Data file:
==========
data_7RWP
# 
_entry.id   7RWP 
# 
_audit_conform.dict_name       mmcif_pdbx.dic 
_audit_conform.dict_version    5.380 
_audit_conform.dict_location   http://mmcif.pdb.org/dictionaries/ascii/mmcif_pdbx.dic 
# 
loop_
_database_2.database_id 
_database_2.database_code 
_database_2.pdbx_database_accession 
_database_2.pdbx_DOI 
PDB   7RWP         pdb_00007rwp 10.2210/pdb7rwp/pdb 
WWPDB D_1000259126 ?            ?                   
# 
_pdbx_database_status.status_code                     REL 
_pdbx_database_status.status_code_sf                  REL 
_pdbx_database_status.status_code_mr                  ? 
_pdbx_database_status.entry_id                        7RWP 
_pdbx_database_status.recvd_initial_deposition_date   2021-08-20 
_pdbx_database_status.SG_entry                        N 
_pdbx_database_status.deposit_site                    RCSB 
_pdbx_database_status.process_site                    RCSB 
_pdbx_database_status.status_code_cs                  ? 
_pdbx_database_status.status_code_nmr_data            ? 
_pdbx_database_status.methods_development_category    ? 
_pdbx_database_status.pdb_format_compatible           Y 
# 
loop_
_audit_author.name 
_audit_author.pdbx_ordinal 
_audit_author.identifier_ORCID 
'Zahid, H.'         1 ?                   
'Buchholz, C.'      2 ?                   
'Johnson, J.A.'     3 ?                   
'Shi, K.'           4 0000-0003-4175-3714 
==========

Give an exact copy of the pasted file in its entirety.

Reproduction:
data_7RWP
# 
_entry.id   7RWP 
# 
_audit_conform.dict_name       mmcif_pdbx.dic 
_audit_conform.dict_version    5.380 
_audit_conform.dict_location   http://mmcif.pdb.org/dictionaries/ascii/mmcif_pdbx.dic 
# 
loop_
_database_2.database_id 
_database_2.database_code 
_database_2.pdbx_database_accession 
_database_2.pdbx_DOI 
PDB   7RWP         pdb_00007rwp 10.2210/pdb7rwp/pdb 
WWPDB D_1000259126 ?            ?                   
# 
_pdbx_database_status.status_code                     REL 
_pdbx_database_status.status_code_sf                  REL 
_pdbx_database_status.status_code_mr                  ? 
_pdbx_database_status.entry_id                        7RWP 
_pdbx_database_status.recvd_initial_deposition_date   2021-08-20 
_pdbx_database_status.SG_entry                        N 
_pdbx_database_status.deposit_site                    RCSB 
_pdbx_database_status.process_site                    RCSB 
_pdbx_database_status.status_code_cs                  ? 
_pdbx_database_status.status_code_nmr_data            ? 
_pdbx_database_status.methods_development_category    ? 
_pdbx_database_status.pdb_format_compatible           Y 
# 
loop_
_audit_author.name 
_audit_author.pdbx_ordinal 
_audit_author.identifier_ORCID 
'Zahid, H.'         1 ?                   
'Buchholz, C.'      2 ?                   
'Johnson, J.A.'     3 ?                   
'Shi, K.'           4 0000-0003-4175-3714 